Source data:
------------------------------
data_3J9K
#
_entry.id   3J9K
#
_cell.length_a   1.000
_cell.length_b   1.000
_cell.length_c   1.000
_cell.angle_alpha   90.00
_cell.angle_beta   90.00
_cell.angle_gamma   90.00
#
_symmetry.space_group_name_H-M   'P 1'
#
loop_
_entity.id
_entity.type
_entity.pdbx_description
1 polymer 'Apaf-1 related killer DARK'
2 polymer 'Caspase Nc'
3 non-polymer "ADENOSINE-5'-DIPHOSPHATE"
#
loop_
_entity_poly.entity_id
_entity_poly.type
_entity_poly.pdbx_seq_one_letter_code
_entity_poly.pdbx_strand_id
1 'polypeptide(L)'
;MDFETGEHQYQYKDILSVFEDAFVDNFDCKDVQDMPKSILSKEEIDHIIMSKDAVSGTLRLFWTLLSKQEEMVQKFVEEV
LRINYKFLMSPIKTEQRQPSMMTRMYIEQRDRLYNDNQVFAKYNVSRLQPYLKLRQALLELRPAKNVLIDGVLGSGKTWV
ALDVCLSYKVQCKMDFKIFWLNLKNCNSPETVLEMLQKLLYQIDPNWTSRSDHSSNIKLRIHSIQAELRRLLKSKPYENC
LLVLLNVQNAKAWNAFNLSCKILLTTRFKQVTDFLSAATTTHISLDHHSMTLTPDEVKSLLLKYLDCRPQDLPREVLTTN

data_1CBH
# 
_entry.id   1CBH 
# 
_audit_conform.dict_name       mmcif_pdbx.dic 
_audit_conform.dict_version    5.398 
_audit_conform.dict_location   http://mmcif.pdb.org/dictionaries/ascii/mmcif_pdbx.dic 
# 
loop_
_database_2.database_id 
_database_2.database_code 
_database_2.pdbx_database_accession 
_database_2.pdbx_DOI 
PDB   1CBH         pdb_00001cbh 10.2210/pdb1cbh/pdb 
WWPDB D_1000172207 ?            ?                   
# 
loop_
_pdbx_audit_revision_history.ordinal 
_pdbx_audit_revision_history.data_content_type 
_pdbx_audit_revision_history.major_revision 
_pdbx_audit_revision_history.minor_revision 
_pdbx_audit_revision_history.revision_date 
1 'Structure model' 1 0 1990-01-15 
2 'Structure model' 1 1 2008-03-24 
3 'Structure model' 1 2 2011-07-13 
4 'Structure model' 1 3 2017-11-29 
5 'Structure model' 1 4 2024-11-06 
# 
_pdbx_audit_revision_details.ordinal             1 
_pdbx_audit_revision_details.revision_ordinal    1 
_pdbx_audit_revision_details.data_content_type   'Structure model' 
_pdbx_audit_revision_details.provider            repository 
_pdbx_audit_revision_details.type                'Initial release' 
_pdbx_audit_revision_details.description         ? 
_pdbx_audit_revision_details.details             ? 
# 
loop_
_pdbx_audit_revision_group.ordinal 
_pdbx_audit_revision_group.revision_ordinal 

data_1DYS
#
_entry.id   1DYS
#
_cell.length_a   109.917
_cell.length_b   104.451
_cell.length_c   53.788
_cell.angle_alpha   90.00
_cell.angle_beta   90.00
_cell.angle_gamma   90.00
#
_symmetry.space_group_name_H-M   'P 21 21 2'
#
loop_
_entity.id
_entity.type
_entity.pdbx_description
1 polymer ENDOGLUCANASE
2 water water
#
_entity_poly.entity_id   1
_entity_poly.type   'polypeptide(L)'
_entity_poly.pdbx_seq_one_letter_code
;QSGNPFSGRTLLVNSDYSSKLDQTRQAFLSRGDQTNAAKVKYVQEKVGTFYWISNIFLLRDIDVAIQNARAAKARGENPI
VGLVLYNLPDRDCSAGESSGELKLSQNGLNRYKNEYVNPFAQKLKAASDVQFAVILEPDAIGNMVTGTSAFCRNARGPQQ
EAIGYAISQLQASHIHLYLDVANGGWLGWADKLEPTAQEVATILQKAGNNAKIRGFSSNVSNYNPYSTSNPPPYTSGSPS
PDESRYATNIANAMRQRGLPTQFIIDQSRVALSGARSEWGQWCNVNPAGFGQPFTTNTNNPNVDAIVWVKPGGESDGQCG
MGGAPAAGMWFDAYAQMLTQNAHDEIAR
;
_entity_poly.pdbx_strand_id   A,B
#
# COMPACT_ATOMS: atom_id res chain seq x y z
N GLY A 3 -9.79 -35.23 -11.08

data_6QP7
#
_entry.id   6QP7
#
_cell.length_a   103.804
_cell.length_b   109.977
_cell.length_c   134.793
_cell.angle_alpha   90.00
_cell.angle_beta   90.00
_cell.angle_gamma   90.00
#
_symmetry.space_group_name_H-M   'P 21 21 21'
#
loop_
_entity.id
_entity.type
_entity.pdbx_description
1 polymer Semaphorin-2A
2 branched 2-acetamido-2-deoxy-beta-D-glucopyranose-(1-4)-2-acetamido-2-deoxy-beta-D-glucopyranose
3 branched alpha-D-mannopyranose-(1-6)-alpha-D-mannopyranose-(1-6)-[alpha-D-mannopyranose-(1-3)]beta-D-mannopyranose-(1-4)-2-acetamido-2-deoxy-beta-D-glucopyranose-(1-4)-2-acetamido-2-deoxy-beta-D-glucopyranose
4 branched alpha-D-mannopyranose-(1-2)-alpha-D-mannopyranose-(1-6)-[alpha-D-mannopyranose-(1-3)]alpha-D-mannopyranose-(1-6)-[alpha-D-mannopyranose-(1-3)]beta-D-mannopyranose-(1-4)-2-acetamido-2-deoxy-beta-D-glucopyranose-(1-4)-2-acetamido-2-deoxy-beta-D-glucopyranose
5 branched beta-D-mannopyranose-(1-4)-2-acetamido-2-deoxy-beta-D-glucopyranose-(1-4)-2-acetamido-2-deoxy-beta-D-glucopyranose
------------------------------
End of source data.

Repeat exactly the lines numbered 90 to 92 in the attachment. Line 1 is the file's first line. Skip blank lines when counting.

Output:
#
_entity_poly.entity_id   1
_entity_poly.type   'polypeptide(L)'